Indoor Palm Tree Dying and How to Revive It

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If your indoor palm looks unhealthy, you may be wondering if it’s dying and if you can revive it. Or if you are destined to acquire a new one.

Even if you’re giving your indoor palm tree great care, you never know what may be afflicting the palm. So you’ll want to keep an eye out for signs and symptoms that the palm is unhealthy and could be dying.

Can a dying indoor palm tree be revived? Yes, indoor palms can be revived. But first, you need to identify what the issue affecting its health is, so you know how to revive it.

If you think your indoor palm tree is dying, keep reading below for common causes and how to revive your indoor palm. 

Palm Types

Not all types of indoor palms are the same, although care for indoor palm plants is similar. Common indoor palm tree species include:

While some palms adapt nicely to lower light conditions, a few require bright light, moist soil, and high humidity. If environmental conditions are inadequate, your palm can die a slow agonizing death.

Why is My Indoor Palm Tree Dying?

Several factors can cause an indoor palm to be in distress, including:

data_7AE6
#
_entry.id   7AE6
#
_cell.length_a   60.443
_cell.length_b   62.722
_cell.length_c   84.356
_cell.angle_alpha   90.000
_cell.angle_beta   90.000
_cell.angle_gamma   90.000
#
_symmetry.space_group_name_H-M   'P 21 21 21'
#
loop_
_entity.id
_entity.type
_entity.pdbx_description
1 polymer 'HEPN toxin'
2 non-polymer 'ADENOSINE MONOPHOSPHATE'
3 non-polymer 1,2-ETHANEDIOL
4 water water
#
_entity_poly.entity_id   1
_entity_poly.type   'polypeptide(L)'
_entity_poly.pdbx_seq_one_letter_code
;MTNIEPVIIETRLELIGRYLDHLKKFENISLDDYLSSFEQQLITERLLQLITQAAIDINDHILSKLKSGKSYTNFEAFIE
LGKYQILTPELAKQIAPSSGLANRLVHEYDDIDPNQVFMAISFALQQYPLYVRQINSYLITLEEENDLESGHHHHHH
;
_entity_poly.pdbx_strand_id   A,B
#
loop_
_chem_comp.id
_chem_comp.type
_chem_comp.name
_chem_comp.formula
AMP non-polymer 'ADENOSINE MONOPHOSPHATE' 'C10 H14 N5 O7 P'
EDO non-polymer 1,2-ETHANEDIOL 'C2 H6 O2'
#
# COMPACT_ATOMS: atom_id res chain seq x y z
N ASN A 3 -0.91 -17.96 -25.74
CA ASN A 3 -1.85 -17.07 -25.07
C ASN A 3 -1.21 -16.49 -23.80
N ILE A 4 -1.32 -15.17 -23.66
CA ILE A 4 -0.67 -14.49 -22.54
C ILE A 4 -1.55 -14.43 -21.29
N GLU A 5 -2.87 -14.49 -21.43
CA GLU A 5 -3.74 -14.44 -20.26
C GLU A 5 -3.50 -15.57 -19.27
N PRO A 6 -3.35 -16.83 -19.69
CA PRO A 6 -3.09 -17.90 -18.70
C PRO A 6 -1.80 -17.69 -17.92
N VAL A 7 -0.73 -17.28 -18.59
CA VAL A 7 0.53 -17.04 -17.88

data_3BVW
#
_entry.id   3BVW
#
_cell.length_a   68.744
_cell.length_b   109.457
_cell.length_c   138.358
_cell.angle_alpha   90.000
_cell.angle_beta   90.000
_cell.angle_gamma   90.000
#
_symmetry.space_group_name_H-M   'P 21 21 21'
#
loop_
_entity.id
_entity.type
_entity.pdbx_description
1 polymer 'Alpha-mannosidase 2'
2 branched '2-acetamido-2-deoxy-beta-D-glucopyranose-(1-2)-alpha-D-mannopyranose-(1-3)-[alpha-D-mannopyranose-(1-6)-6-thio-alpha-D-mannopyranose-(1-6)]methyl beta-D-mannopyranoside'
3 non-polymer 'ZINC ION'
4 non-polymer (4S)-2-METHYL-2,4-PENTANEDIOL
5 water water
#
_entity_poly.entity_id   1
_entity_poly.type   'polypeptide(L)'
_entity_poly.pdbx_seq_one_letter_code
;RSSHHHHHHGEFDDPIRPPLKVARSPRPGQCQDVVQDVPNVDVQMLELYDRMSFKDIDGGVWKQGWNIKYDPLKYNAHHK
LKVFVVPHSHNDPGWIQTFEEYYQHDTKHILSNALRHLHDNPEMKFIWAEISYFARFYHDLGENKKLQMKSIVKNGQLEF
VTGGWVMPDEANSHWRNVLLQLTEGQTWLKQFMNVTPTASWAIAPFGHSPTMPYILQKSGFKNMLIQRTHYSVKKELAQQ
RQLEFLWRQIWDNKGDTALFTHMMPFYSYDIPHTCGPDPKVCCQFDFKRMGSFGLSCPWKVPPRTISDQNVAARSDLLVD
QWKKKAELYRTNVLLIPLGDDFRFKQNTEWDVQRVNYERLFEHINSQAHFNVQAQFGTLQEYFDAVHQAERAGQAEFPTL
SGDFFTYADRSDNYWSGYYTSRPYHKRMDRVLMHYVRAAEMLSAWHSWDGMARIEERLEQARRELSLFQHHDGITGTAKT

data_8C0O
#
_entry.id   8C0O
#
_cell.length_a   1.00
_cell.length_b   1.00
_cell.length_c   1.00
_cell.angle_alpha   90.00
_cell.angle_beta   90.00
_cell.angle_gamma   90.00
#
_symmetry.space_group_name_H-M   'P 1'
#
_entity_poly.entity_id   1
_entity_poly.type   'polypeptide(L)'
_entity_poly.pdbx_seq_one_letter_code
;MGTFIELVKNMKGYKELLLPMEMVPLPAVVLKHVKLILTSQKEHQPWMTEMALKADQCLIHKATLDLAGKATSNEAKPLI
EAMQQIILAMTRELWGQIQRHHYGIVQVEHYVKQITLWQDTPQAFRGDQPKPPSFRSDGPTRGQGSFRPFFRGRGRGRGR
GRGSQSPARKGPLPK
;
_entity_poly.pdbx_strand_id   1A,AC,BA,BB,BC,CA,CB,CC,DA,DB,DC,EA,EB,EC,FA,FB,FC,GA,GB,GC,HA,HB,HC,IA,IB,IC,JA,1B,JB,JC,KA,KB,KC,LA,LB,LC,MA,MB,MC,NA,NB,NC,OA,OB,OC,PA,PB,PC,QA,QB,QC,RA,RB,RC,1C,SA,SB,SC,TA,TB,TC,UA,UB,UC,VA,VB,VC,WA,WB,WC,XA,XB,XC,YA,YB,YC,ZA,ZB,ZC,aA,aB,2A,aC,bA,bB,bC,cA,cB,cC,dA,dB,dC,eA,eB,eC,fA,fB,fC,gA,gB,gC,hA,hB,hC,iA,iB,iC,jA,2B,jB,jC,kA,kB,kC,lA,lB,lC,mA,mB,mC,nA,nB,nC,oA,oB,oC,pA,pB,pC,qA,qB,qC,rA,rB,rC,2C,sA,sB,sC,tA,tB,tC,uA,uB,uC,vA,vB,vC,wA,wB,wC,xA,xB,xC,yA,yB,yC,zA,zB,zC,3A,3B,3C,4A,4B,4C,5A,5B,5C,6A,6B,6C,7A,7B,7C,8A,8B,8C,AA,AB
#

1. Climate Environment
  2. Soil and Growing Medium
  3. Light
  4. Watering
  5. Nutrition
  6. Pest Infestations
  7. Diseases
  8. Excessive Pruning

We’ll investigate them further below. 

8 Common Causes of a Dying Palm and How to Intervene to Save Your Tree

Any of these factors, when mismanaged, can cause your indoor palm to be sick.

1. Climate Environment

Sudden changes in the environment can lead to unhealthy indoor plants. 

Palms don’t enjoy being relocated. Don’t move your tree around. Choose a spot and leave it there if possible.

Another consideration is if you are moving an outdoor palm indoors. Sometimes they cannot adjust to the dramatic change.

Palms do not appreciate cold or hot drafts that are drastically different from the current indoor temperature. They also don’t like dead air. Air circulation is a must.

Recommended Fixes and Solutions:

Choose your palm’s location carefully and then resist moving too much afterwards. Avoid drafty areas and if you do not have good air circulation, consider running a fan on low in the room.

When potting your palms, avoid overcrowding. Use division on clumps to give your palm adequate space. Indoor palms prefer warm temperatures ranging somewhere between 50° and 85°F.

2. Soil and Growing Medium

A common problem may be poor drainage of your potting soil. This can be the cause of root rot and is lethal for palms.

The soil needs aeration, so that roots get enough oxygen.

Salt buildup from watering and fertilizers can also place your palm at risk. Brown leaf tips hint at this.

Recommended Fixes and Solutions:

When selecting your growing medium, it must drain well. Loamy soil is best for all this. 

Your pot or container should have a sufficient number of drainage holes to prevent soggy soil and root rot.

Keep your soil moist. Moist does not mean soggy or waterlogged, but damp. Potting mix specifically blended for palms is the best choice.

You can mix your own by amending standard potting soil with peat moss, perlite, coir, or vermiculite to help retain moisture. Another option is two parts of peat moss blended with one part sand. At least 30% sand will enhance drainage.